Riyâzat And Mujâhada (Part 2)

Imâm al-Ghazâlî 'rahimahullâhu ta'âlâ' says, "The body gets tired and does not want to move when one is consumed in excessive worshipping. At such instances one should comfort the body by either sleeping or reading the life stories of pious Muslims or by permissible entertainment. Doing these actions is better than worshipping without real desire." The purpose of worshipping is to tame the nafs by way of mujâhada, on the one hand, and to attach the heart to Allâhu ta'âlâ by infusing it with elation, on the other. Rasûlullah 'sall-Allâhu 'alaihi wa sal-lam' states as follows in a hadîth-i-sherîf: "Salât protects one from committing lowly and ugly actions." This protection can only be obtained by performing the salât with strong desire and joy. Obtaining this strong desire and joy requires satisfying the permissible desires of the nafs as much as necessary. Following these guidelines means obedience to Islam. Permissible things which enhance the performance of worships are acts of worship themselves. The hadîth-i-sherîf which reads, "The sleep of a scholar is better than the worship of an ignoramus," attests to our argument. It is makrûh, for instance, to perform the salât of tarâwih in a dozy manner. It should be performed with elation after getting rid of doziness. A salât performed amidst short dozes will cause slackness and oblivion.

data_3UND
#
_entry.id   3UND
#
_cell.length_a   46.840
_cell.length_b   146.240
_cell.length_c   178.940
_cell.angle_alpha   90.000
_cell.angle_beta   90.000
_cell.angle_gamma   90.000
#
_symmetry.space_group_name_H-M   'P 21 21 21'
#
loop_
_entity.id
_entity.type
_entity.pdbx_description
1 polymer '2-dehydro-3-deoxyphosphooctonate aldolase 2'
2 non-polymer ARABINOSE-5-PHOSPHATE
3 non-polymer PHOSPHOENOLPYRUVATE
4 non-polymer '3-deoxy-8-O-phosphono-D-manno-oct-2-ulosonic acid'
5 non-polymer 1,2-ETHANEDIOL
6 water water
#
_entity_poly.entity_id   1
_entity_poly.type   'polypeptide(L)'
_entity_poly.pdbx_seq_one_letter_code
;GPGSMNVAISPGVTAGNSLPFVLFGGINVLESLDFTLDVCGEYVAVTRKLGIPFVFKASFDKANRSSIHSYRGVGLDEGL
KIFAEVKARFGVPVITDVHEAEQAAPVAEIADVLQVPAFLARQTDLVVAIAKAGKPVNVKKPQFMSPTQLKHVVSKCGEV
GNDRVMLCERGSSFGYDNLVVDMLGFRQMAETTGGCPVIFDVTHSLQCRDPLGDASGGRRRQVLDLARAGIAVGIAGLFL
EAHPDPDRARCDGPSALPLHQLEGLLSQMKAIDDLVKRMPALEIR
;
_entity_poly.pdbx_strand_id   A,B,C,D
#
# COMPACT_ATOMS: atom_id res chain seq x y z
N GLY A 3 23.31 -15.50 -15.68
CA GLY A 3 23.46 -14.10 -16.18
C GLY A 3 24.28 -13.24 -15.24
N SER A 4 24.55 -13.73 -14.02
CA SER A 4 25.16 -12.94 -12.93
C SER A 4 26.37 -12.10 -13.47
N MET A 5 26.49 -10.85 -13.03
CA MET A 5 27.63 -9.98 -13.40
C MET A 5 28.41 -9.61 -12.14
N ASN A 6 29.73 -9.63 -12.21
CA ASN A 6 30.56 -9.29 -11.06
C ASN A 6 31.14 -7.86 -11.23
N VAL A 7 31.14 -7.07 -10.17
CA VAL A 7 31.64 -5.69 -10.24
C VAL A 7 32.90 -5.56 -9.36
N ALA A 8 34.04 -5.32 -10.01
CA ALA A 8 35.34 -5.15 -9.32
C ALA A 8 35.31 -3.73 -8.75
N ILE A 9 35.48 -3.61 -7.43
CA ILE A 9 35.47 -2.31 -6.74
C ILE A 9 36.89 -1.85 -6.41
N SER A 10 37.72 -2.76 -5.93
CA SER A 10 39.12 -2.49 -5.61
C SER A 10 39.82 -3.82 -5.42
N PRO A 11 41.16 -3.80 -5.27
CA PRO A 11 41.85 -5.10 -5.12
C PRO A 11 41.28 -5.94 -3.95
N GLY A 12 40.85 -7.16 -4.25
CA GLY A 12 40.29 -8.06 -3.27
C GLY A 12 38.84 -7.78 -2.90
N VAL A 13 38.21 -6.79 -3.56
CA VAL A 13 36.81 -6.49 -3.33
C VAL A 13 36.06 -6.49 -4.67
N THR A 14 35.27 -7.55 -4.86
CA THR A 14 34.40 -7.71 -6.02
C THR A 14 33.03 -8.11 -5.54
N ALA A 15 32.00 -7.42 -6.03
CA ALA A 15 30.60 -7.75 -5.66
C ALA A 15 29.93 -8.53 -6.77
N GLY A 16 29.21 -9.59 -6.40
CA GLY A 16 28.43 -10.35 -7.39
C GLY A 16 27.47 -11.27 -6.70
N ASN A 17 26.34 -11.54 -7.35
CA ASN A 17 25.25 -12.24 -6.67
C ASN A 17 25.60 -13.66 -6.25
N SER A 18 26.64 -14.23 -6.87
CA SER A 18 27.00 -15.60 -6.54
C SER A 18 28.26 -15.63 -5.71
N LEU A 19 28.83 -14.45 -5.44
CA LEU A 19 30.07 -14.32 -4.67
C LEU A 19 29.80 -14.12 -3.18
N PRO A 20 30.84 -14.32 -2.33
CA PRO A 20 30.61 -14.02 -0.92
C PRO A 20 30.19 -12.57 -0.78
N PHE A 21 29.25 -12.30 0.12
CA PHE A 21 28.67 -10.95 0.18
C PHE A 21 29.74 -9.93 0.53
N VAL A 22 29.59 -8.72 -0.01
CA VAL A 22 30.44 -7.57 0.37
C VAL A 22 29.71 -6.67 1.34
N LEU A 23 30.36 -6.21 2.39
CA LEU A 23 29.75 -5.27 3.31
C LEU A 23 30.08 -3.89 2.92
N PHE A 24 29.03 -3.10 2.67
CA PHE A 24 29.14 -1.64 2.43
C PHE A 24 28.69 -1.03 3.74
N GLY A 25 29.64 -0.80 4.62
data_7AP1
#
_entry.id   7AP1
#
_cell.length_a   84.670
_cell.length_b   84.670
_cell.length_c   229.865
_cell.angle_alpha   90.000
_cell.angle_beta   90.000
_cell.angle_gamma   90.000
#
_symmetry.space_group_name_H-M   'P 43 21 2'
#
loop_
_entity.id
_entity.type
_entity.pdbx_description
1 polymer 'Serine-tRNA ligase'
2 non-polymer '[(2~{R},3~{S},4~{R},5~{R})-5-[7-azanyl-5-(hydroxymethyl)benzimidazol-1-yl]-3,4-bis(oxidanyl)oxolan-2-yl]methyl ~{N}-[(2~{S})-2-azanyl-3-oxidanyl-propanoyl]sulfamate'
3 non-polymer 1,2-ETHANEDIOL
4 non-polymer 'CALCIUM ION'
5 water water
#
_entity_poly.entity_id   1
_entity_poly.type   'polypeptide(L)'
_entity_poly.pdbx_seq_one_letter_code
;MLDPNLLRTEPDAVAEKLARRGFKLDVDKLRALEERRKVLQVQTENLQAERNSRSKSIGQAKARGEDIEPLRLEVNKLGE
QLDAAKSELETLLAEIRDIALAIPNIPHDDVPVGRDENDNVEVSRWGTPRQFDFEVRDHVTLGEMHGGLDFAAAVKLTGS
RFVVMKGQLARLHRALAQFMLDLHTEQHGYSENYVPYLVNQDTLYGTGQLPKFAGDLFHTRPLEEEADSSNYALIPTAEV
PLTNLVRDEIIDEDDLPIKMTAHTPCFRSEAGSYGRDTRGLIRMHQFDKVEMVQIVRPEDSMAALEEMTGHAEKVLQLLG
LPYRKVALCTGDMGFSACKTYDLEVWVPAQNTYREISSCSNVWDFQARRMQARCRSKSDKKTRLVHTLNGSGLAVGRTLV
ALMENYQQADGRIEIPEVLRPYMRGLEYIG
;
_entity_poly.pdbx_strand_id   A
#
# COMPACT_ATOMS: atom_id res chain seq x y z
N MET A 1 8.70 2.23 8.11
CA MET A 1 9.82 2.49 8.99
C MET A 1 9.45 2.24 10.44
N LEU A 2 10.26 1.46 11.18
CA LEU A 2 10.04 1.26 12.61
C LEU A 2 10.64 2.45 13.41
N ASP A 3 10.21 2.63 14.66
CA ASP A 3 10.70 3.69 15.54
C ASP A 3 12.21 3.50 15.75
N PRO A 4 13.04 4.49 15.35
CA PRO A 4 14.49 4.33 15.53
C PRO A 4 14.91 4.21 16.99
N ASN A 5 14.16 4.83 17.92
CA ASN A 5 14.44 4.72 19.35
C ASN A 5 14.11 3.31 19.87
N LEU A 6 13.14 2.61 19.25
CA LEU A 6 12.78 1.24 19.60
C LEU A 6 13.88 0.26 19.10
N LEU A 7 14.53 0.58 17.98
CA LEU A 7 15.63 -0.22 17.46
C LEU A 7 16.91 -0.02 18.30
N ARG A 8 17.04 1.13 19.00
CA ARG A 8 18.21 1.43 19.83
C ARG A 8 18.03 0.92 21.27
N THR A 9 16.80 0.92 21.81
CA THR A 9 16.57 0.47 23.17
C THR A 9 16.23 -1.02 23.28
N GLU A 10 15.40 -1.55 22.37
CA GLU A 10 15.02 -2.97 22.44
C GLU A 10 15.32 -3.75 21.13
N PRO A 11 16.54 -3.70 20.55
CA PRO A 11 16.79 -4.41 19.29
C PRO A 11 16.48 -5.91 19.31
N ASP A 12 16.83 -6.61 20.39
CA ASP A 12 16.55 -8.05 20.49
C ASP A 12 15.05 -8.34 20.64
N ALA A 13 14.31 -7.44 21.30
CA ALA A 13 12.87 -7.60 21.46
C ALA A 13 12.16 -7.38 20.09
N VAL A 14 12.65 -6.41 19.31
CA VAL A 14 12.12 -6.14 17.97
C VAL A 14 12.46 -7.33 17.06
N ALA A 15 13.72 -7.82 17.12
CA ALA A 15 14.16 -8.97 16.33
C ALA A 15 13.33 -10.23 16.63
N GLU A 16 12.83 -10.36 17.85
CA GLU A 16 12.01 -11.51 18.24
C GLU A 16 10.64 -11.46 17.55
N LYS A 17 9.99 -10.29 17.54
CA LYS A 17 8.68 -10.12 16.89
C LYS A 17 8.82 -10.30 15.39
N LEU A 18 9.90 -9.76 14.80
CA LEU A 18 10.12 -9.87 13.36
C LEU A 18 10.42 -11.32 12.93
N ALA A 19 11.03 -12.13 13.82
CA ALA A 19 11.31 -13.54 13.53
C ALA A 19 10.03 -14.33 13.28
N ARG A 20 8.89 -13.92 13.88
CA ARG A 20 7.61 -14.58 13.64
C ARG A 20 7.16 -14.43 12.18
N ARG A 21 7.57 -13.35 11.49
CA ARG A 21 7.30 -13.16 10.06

[One should not be misguided by the above writings into the supposition that one could cease from performing worships because one is tired of performing them. In case of tiredness and languor, acts of worship are postponed; they are not omitted. It is a grave sin to omit those acts of worship that are farz without (excuses which Islam dictates and which are called) 'udhr. (In case they are omitted, even for reasons which Islam justifies,) it is farz (obligatory) to make qadâ of them, (i.e. to perform them later.) And it is wâjib to make qadâ of those omitted acts of worship which are wâjib. If a person omits those acts of worship which are sunnat, he will be deprived of their thawâb. If he omits them habitually without any 'udhr, he will be deprived (in the Hereafter) of the shafâ'at, (i.e. intercession of Rasûlullah) assigned for those acts of sunnat. Being tired or exhausted or reluctant is not an 'udhr (excuse) for postponing acts of farz until the time prescibed for their performance is over. Nor will it absolve the person guilty of the omission from the sin or the torment for the sin. It is written in the books teaching Islam's credal tenets that it causes a state of kufr (disbelief) to disignore (Islam's injunctions called) farz and harâm. Islam's enemies are trying to misguide the younger generation on this vital point and thereby to demolish Islam from the interior. The one and only way of developing immunity from their misguidance is to read books of fiqh and 'ilm al-hâl written by scholars of Ahl as-sunnat and thereby to acquire effective information about farâiz (pl. of farz) and harâms.]